giovedì 24 luglio 2014


Dutch photographer Claire Felicie lived with the Xukuru in Brazil for five weeks, documenting the tribe in both their contemporary clothes and traditional Xukuru dress.

The filosophy of Bem Viver (Good Life), as practised by the Xukuru:
“We emphasize again that life is sacred, and that the earth, our mother, nourishes us and offers our sanctuaries a stay. We need to take care of her, which is a prerequisite for a ‘Good Life’. We experience how politics and big development projects initiated by the federal government, threaten us and invade our areas to destroy the holy nature and Mother Earth, and disturb and hinder the ‘Good Life’. We reject the construction of dams, of building nuclear power plants, the diversion of the San Francisco River, and other plans for the exploitation of indigenous lands in Brazil. We know that the ‘Good Life’ should entail a change of institution. Therefore it is necessary that we reject the values ​​of the colonial rulers , where they are still being practiced . We want to live with respect for nature, water, forests, rocks, mountains and animals. We respect the elderly, women, youth and children. Older people are an example to us. Solidarity, unity, participation, friendship, religion, dancing the Toré, harmony, freedom, impartiality, obedience, we want to live and cherish these values. We invite anyone who wants to join us to build the ‘ Good Life ‘.”
In northeastern Brazil near the town of Pesqueira in Pernambuco state, the Xukuru Indians live in two worlds: one in the present, modern day, where they run successful microbusinesses and provide surrounding communities with organic milk and vegetables, and one in the past, where they perform a traditional dance called the Toré and wear tribal clothing in order to rebuild a lost identity and culture. Today, around 12,000 people identify themselves as descendants of this indigenous community. But this pursuit to reclaim their heritage is relatively new, emerging after centuries of post-colonization intercultural marriage and forced assimilation.
Dutch photographer Claire Felicie lived with the Xukuru for five weeks earlier this year, documenting the tribe in both their contemporary clothes and traditional Xukuru dress. She shot individual portraits with the Hipstamatic iPhone app, selecting Tinto 1884, a filter that, in her mind, illuminates the Xukuru's struggle -- a "mix of the modern with the traditional" -- and ultimately raises a critical question: "Is this 're-identification' possible or is their "authentic" culture definitely and irreversibly … lost?" she asks. "Or do these people create a new kind of identity, well fit for the 21st century?"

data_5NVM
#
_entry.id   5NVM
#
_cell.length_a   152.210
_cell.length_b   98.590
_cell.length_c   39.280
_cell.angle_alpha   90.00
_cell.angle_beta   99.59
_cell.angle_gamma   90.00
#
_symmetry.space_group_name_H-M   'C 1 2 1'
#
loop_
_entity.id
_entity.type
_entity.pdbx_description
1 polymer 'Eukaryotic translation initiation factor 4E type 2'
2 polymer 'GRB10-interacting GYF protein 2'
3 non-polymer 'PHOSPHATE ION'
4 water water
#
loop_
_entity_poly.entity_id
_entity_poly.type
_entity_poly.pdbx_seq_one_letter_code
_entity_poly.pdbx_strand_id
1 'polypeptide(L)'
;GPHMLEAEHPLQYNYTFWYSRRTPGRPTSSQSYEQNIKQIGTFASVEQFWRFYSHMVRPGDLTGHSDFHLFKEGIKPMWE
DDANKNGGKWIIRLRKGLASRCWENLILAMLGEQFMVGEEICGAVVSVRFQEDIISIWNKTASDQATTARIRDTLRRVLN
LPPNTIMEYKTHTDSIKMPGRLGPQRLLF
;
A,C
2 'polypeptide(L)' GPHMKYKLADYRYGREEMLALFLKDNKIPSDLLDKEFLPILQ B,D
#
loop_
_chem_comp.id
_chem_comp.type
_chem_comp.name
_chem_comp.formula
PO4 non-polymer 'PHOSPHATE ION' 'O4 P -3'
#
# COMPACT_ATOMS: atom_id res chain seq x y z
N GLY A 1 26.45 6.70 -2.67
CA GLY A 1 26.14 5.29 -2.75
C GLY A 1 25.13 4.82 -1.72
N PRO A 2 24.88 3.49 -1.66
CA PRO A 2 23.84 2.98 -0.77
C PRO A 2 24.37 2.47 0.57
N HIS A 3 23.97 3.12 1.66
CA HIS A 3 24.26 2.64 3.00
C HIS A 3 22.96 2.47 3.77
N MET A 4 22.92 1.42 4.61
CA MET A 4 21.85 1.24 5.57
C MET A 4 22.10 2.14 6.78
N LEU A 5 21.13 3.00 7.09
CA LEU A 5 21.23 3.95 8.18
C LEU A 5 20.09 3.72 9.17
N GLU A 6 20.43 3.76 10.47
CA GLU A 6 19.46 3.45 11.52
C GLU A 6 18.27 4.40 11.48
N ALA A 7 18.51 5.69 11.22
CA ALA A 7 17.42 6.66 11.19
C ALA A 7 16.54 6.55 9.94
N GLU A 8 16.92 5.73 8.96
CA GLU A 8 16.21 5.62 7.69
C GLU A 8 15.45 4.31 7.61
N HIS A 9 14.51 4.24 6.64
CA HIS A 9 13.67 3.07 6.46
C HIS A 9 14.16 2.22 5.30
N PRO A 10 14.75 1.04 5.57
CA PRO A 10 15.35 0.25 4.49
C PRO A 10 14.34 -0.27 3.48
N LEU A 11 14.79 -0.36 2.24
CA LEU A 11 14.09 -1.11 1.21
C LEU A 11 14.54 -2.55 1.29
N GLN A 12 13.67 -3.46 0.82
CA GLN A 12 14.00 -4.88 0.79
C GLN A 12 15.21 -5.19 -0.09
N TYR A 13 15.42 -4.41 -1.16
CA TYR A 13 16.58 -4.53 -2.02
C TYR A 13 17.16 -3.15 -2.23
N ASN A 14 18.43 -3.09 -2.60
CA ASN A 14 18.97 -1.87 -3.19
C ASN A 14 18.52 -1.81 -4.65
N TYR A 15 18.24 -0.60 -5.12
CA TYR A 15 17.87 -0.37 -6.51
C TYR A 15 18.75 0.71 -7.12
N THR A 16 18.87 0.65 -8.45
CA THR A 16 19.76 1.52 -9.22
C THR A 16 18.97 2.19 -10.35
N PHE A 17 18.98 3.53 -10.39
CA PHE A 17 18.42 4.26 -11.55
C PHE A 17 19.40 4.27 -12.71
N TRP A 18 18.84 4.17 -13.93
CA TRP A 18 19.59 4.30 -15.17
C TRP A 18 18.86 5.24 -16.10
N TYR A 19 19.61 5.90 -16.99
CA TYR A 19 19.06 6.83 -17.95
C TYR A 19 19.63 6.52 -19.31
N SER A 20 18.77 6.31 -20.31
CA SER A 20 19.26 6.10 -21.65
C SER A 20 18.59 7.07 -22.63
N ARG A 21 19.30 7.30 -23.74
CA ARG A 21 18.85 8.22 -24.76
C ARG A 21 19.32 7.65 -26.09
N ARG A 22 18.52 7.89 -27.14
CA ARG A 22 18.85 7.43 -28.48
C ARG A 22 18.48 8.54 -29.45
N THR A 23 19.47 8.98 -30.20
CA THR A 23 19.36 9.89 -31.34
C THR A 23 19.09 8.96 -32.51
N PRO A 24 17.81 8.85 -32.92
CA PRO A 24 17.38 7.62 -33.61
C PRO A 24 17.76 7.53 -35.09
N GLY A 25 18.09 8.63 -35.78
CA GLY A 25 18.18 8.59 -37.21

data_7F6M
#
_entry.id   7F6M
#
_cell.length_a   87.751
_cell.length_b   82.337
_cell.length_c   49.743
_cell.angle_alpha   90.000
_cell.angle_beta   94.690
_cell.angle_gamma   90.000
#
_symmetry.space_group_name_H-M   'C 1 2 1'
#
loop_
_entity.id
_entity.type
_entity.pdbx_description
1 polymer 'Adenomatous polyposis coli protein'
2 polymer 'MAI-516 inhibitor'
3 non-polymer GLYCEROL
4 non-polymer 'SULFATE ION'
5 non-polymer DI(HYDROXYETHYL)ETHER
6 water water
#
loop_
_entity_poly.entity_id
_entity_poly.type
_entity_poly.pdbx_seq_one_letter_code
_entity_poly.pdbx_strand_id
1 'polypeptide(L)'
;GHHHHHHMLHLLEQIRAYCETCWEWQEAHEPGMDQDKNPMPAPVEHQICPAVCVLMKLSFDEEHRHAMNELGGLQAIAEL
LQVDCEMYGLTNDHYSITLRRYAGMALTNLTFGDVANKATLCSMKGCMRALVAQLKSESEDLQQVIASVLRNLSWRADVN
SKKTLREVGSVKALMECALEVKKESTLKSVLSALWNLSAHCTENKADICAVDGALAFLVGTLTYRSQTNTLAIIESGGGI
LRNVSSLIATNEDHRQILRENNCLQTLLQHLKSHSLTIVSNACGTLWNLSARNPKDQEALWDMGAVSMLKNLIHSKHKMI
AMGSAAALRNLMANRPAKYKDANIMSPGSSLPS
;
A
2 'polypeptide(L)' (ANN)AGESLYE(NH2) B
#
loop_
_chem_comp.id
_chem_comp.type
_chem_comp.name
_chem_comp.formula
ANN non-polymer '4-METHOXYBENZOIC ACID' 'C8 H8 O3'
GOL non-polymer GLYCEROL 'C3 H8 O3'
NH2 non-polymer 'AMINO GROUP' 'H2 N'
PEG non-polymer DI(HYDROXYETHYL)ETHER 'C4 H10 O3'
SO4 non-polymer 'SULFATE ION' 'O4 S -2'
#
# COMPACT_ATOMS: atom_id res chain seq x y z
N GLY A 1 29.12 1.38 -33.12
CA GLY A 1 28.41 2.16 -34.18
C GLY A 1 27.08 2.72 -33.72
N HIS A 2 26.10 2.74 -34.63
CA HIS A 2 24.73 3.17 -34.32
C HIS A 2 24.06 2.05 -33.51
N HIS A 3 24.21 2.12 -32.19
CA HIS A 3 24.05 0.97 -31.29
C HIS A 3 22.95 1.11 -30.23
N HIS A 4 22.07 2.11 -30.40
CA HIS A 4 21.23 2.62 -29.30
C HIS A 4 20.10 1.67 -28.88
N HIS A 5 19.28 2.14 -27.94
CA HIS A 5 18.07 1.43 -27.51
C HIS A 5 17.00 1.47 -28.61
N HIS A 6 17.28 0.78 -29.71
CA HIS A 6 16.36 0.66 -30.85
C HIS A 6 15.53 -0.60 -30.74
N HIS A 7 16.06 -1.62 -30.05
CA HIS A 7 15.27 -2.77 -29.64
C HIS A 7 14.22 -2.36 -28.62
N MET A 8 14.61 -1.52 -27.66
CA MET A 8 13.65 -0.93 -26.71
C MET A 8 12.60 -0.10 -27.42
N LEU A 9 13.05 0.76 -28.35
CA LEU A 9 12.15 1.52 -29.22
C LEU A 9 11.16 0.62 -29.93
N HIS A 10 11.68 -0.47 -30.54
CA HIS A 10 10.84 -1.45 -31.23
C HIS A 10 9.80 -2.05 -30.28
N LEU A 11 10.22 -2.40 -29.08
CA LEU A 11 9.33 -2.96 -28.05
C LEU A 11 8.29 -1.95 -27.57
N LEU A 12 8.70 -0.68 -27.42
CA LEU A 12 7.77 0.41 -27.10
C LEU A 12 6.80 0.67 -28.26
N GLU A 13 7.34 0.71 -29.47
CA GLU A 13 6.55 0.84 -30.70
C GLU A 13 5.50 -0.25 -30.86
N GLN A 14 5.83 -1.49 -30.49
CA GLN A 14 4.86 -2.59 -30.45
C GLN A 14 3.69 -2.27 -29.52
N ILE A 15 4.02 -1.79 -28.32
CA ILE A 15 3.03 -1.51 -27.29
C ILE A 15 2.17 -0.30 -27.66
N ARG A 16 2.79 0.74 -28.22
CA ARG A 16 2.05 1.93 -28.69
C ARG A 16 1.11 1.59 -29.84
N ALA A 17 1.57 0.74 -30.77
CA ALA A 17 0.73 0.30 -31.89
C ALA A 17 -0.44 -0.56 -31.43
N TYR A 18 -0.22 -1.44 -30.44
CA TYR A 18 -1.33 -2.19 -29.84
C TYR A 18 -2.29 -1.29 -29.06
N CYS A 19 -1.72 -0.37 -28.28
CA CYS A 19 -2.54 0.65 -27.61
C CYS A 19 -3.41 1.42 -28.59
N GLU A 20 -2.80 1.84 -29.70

The trappings of modernity have not lured even the younger generations away from their tribal customs, Felicie says. Most are proud to wear traditional dress, to take part in the rituals, to follow the teachings, to live the bem viver -- the good life. 
Above, Chico Jorge leads a Toré, a sacred dance, in the village Cimbres on a Sunday afternoon.
All images © Claire Felicie
Credit text: foreignpolicy
 Credit photos: lensculture
“I was born in the south of the Netherlands, in the city of Breda, in 1966, and am currently based in Amsterdam. At the age of four I was confronted with my mother’s death. The sudden loss of a beloved family member affected me deeply even at such a young age. Ever since I have been fascinated with how we cope when we lose those close to us. What happens when our dreams or fantasies are destroyed, what makes life bearable after those tragic moments and do we find reconciliation in the end?
The first pictures I took was at age 18 with my brother’s camera, the second I saw them after getting them developed I was hooked. I had to get my own camera and pursue my new passion. Maybe childhood memories played an important role in this. My father was a passionate (although amateur) photographer himself and made 24 home made photo books, full of black and white pictures, covering eight years of daily family life with my mother in the leading role. It was only by looking through these albums that I got an idea of how my mother was like. It was as if jumping back in time and witness her life through these photographs. My father stopped with making these albums after her death. So, photography for me is so much more than ‘just pictures’. Without photography I wouldn’t have ‘known’ my mother. Through these experiences from my early childhood, photography has a certain ‘mystic’ and ‘magic’ for me, which I hope to attain in my own work as well.
In 1988  I moved to Amsterdam with my husband. We are a couple since puberty, and we were married in our early twenties. In Amsterdam, I gave birth to my eldest son, who is now a marine in the Royal Netherlands Marine Corps, and took up a study History at the University of Amsterdam . At that time it didn’t occur to me that I could become a professional photographer, and I chose a study that I’m still very much interested in, and take my advantage of.
Because my husband and I wanted a big family, we got four more children in the next coming years. It was a busy time with five little children, but it was a happy time and I never quit my photography. With all the children in bed, I went to my dark room (which was only a darkened kitchen or bathroom) to print my photographs.
In 2002, I met an important figure in the photography scene at that time, Herman Hoeneveld, now sadly departed. He was very enthusiastic about my pictures of my own children (the series ‘In the forecourt’) and he immediately arranged a portfolio in an important photo magazine and a meeting with the excellent Suzanne Dechert, director of the Melkweg photo gallery in Amsterdam. She was very touched by my work and arranged a solo exhibition in her gallery. It was through these events, that I decided to start my own business in photography.”

All images © Claire Felicie

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